I shoot international skeet and I have always been puzzled that the vast majority of the American Skeet shooters use 1 1/8 oz loads. As you know, international type targets are faster and harder, yet break magnificently with the mandatory 24 grams loads. I once shot int. skeet (in training) with 32 gram loads and there were 3 things worth mentioning. One, the recoil difference was more than apparent. Two, my scores went down (I can only blame recoil fatigue) and three, the targets broken were turned to smokeballs. Is the choise of the heavier loads purely aesthetic (impressive black puffs of clay smoke sitting in the sky) or is there a technical advantage to it?
Thanks for your reply,
IntSk was my game too. During my shooting career we used both 32 gram (1-1/8 oz) and 28 (one ounce) gram loads. I retired in 1988, so I never competed with 24 gram loads, though I have shot them a great deal.
Any shell is a balance between recoil and pattern. The proper solution varies with the individual and with the gun being used.
Consider the following: there is a 24 gram ( 7/8 oz) load riding on the front of every 32 gram load. That extra 8 grams or 1/4 oz of shot has to go somewhere. Also, when 32 gram loads were legal, ALL world records were set with 32 gram loads. It was perfectly legal to use 28 or 24 gram loads, but not one record was set with these lighter loads.
The UIT reduced the amount of shot permitted to toughen the game after a number of perfect scores had been shot. They reduced the shot because it made the game HARDER. Less shot equals a smaller effective pattern with the same pattern density.
The 28 gram loads didn’t last long, but the 24 gram loads really knocked the scores back for a while. On average, IntSk scores are still lower than they were 20 years ago. This could be due to the additional double and/or to the smaller shell. Maybe a bit of both.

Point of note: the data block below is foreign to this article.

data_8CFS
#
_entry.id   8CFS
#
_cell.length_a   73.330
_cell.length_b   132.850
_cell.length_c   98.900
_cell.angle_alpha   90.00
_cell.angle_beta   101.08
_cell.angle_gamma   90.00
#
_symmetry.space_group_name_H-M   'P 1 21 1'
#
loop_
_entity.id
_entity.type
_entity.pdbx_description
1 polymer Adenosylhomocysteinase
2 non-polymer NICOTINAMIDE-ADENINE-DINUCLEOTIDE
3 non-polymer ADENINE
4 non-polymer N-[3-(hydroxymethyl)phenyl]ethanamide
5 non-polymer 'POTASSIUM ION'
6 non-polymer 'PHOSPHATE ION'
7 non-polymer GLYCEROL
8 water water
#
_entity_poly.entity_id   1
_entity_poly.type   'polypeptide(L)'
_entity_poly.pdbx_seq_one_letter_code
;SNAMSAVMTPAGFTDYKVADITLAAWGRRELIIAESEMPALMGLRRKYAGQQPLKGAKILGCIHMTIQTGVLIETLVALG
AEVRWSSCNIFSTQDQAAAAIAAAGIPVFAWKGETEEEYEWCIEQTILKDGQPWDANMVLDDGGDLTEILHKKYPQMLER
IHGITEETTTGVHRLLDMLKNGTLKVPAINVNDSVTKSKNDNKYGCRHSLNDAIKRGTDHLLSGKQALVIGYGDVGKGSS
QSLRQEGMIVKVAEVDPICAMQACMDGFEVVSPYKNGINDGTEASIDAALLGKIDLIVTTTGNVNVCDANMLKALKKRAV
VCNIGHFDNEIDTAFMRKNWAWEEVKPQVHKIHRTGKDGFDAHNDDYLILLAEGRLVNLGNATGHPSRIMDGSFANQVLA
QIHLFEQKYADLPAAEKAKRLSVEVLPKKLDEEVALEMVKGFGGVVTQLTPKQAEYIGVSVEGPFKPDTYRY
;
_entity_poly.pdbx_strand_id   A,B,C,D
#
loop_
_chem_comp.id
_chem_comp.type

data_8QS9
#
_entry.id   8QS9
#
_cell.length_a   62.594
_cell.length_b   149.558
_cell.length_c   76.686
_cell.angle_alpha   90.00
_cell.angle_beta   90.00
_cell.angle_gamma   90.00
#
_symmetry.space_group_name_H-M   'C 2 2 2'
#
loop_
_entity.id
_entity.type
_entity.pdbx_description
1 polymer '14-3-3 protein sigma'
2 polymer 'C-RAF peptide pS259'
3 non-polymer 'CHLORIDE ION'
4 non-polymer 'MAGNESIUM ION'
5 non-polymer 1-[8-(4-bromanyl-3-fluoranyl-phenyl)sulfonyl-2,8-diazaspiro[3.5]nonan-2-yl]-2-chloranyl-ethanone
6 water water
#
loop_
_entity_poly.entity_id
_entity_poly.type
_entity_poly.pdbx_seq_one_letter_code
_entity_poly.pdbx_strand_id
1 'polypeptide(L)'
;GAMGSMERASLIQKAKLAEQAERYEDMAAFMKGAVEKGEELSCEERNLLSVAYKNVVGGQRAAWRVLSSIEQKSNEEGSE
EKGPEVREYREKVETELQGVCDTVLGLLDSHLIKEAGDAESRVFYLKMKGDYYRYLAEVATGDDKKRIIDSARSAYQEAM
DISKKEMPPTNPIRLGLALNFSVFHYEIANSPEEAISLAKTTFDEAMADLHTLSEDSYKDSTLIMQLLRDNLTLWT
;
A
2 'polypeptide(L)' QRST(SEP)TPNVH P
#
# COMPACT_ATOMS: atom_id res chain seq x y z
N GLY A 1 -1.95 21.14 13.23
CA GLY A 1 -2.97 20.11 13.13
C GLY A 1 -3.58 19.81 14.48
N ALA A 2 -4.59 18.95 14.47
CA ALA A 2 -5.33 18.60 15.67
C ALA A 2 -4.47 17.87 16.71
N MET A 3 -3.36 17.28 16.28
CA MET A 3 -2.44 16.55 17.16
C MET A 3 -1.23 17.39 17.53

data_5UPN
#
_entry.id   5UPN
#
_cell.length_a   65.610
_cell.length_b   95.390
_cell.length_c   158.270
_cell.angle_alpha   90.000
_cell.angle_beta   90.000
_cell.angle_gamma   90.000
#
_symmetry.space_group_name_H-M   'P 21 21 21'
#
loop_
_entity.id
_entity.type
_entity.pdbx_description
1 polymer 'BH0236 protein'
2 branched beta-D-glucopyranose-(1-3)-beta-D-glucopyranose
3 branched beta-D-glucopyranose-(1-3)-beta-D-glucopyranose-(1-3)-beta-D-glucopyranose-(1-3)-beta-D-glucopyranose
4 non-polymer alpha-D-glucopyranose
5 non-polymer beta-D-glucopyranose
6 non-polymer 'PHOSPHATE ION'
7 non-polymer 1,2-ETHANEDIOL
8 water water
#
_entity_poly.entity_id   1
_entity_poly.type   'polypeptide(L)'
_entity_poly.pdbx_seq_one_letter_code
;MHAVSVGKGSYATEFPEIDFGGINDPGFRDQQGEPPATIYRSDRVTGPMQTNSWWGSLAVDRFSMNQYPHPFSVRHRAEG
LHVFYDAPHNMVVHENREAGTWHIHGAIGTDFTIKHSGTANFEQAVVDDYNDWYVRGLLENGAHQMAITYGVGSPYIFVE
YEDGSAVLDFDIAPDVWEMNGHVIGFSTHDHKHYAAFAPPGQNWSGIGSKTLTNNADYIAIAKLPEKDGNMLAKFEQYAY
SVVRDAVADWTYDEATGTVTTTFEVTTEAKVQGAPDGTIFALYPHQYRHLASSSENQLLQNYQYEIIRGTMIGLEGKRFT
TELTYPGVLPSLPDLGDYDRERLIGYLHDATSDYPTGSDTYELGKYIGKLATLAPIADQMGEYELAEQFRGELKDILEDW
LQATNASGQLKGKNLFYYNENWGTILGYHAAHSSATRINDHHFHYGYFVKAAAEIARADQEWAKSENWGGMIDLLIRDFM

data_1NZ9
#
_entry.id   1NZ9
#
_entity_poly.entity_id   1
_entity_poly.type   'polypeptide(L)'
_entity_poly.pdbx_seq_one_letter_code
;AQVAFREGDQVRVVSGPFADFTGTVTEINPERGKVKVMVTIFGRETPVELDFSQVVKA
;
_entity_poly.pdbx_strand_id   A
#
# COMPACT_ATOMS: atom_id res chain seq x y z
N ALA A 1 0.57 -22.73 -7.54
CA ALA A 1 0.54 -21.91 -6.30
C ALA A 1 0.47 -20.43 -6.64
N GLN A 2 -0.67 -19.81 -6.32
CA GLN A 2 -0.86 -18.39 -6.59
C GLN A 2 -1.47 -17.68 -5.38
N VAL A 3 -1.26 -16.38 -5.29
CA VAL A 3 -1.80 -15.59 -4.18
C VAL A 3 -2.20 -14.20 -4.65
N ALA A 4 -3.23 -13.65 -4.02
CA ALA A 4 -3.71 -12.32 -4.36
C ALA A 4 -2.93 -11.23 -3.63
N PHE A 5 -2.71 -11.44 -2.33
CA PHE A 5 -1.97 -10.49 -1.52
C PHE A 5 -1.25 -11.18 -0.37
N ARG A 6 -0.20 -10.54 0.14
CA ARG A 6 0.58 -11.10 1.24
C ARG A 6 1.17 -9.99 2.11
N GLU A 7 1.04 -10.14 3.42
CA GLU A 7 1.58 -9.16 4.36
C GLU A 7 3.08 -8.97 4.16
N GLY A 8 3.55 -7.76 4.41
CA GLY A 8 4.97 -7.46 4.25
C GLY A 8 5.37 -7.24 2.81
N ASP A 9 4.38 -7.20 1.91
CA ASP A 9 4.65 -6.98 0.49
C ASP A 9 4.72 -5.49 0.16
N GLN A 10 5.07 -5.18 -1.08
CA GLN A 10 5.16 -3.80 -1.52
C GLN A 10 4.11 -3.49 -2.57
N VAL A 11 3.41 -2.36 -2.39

It’s hard to judge because shooters keep getting better the same way they do in every sport. Olympic records fall every few Olympiads. People run faster. People shoot better. It’s not necessarily equipment. It’s people.
If recoil fatigue is a factor, I am quite sure that you would shoot better with lighter loads. I prefer to do it another way. I always shoot the heaviest (most shot) load that the rules permit. I adapt my shotgun to lower the recoil so that I can perform efficiently. I refuse to use a shotgun that requires me to use an inferior load. I’ll change the shotgun before I change the load.
As to the 32 gram loads you shot being “overkill” and having excessive density, don’t hold that against them. You had set your gun up for 24 gram loads. If your gun had been set up for 32 gram loads, you can get a nicely distributed pattern that is 1/3 or 33% LARGER than the pattern you get with 24 gram loads. That’s because a 32 gram load has 33% pellets more than a 24 gram load. The math is immutable (unless I screwed up the calculations, which I often do).
Some people will argue that there is something magical about the lighter loads. They say that the pellets from the light load pattern perfectly, while the shot from the heavier load is so distorted by setback that it flies off and doesn’t contribute to the pattern. If you have done your pattern work you will know that is not true. Far, far more development work over the years has gone into the 32 gram load than has ever gone into the 24 gram load. An optimized 32 gram load will pattern very, very close to the same percentages as an optimized 24 gram load.
In American-style Skeet, not International, many of contestants use 12 gauge semi-automatics with 1-1/8 oz loads in the 12 gauge event. But an equal number use the 20 gauge tube set with 7/8 oz loads in the 12 gauge event. Both seem equally successful. Does that mean that the 32 gram 1-1/8 oz load is no better than the 24 gram 7/8 oz load? Of course not. It means that the advantage of staying with one gun, the tube set, for all gauges outweighs the shell advantage of switching to a different gun and using the larger load. It’s that simple. It’s not a matter of ballistics.
The goal of any shotgun match is to break as many targets as possible. If the gun that you shoot best happens to be a hard recoiling gun, you may well shoot better with light loads. That doesn’t make the light load better ballistically. It makes it the better compromise for you.
The Technoid writing for Shotgun Report, LLC
(Often in error. Never in doubt.)